First we had Earth Day (April 22 next year). Now we have Earth Hour where for 60 minutes on March 29, cities around the world will shut off non-essential lighting for 60 minutes.
The idea was hatched by the World Wildlife Federation (WWF) launched in Sydney, Australia last year. WWF claims more than 240,000 people have signed up to support this year’s switch-off which starts at 8:00 local time in Christchurch, New Zealand moves west with the sun. Check out the video.
Some 74 cities in the U.S. have signed up to do it, according to the WWF meaning that, for instance, the lights on the Golden Gate and Bay bridges will kill their lights for an hour, according to a Time story reprinted on the WWF site..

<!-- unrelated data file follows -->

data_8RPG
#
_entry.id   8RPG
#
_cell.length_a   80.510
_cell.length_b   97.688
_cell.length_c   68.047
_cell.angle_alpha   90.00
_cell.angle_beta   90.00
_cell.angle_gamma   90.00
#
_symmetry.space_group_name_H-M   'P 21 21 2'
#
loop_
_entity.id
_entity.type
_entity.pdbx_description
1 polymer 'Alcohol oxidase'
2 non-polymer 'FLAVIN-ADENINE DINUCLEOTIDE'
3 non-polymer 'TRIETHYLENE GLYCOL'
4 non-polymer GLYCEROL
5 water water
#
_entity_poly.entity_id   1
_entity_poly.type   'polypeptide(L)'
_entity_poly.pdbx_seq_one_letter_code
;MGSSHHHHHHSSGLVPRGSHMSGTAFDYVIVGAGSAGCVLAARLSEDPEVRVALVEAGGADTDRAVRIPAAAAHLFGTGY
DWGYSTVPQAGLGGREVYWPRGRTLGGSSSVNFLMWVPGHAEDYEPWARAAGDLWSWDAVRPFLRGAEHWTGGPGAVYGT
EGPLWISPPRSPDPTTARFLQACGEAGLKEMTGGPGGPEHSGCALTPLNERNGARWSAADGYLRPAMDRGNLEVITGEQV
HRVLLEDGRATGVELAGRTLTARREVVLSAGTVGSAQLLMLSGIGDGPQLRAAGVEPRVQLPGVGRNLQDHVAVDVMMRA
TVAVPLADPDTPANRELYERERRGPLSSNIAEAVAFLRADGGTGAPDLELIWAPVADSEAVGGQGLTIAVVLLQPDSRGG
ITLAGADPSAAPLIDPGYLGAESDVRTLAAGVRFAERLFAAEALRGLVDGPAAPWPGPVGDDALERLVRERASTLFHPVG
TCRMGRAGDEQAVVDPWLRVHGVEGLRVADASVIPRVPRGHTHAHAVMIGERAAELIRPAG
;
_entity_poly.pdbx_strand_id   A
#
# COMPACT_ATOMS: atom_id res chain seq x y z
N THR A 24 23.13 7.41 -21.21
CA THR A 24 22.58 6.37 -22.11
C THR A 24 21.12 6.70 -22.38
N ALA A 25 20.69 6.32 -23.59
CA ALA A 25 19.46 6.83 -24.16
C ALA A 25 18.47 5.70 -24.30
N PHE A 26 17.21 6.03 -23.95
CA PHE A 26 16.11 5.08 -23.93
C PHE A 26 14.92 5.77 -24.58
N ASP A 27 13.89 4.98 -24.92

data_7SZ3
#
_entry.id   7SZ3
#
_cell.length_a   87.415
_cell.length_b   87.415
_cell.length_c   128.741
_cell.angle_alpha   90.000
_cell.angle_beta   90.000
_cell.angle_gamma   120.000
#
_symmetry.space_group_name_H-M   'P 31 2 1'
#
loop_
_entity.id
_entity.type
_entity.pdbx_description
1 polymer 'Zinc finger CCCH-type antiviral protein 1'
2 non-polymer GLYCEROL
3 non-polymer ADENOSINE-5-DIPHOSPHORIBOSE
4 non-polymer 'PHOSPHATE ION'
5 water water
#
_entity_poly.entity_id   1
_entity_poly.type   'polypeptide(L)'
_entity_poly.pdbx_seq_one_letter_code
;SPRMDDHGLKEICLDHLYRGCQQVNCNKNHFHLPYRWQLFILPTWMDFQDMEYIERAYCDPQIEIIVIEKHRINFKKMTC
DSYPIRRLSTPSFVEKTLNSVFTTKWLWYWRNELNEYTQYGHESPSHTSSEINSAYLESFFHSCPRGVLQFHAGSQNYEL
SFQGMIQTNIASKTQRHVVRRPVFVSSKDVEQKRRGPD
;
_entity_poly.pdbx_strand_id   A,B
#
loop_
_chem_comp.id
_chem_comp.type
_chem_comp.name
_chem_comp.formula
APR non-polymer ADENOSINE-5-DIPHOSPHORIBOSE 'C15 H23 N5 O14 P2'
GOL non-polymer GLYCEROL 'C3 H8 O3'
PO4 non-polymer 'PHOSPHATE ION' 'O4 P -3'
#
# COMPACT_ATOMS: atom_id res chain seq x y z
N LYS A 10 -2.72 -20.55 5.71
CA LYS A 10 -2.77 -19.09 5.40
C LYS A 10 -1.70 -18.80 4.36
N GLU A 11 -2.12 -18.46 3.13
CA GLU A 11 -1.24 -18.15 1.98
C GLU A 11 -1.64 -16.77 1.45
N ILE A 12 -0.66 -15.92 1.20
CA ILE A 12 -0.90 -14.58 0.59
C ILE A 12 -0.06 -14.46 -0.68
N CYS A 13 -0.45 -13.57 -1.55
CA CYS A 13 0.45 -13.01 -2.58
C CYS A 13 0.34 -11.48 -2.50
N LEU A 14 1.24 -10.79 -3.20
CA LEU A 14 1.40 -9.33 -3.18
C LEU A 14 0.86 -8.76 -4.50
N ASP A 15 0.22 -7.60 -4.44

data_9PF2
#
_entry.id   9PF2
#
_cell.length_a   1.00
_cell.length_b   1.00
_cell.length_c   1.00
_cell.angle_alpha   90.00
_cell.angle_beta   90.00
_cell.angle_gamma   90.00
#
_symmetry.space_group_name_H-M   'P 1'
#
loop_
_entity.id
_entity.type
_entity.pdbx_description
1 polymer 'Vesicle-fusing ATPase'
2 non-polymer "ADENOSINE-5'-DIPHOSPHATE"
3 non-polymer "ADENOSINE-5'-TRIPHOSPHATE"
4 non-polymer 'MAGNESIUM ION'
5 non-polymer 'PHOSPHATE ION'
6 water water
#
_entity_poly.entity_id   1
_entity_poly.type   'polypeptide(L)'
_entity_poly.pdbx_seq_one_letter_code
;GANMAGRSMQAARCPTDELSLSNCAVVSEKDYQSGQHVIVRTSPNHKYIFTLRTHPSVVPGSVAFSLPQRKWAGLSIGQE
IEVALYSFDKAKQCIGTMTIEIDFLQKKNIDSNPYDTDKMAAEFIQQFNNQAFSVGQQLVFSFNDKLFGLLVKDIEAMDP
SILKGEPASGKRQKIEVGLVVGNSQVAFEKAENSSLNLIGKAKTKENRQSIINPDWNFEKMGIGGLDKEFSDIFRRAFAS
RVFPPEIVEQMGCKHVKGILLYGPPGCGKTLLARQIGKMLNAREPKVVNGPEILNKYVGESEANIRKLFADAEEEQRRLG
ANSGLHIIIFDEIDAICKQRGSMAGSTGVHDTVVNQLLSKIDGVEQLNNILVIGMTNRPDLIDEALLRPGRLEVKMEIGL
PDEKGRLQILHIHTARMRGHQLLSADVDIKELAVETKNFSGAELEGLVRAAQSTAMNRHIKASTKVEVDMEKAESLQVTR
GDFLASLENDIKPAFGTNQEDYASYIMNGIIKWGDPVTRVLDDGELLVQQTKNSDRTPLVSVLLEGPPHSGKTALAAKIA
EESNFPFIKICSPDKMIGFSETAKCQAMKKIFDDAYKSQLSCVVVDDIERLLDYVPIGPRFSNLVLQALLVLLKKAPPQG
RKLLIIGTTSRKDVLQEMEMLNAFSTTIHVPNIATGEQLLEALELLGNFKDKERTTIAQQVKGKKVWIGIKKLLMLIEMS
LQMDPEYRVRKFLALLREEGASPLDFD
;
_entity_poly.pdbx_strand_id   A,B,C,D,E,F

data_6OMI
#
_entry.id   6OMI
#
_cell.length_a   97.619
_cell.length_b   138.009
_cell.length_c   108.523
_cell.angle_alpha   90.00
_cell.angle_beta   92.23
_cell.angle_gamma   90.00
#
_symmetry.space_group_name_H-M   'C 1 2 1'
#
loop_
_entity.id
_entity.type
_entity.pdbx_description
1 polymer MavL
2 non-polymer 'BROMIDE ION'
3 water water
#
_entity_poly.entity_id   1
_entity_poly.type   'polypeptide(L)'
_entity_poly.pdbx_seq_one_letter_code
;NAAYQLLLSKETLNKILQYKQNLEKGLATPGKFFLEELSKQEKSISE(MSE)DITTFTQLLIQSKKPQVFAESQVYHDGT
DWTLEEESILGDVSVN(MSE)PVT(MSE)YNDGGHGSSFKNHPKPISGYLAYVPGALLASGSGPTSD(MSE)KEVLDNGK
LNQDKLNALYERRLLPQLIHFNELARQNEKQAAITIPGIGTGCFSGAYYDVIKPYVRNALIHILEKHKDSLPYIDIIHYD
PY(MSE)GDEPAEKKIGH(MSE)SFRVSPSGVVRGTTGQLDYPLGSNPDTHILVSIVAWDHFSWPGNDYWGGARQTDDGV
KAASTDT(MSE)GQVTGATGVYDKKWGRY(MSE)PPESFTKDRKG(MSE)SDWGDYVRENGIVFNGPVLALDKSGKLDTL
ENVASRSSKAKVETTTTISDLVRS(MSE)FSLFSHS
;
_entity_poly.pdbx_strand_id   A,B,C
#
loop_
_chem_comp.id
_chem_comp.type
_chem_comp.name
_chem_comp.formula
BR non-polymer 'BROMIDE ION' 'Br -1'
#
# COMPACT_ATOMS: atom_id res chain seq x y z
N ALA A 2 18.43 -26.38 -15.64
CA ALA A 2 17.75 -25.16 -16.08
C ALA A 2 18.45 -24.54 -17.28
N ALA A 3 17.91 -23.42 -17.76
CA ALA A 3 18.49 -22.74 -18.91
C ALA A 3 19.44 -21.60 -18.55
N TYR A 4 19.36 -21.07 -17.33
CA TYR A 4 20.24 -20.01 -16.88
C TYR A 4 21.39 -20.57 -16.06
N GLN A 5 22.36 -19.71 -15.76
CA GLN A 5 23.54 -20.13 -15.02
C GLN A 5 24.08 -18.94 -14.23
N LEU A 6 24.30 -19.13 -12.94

Even if it is gimmickry, the idea is great for the symbolism given that the average American spews out 20 tons of greenhouse gases every year.
For industrial control applications, or even a simple assembly line, that machine can go almost 24/7 without a break. But what happens when the task is a little more complex? That’s where the “smart” machine would come in. The smart machine is one that has some simple (or complex in some cases) processing capability to be able to adapt to changing conditions. Such machines are suited for a host of applications, including automotive, aerospace, defense, medical, computers and electronics, telecommunications, consumer goods, and so on. This radio show will show what’s possible with smart machines, and what tradeoffs need to be made to implement such a solution.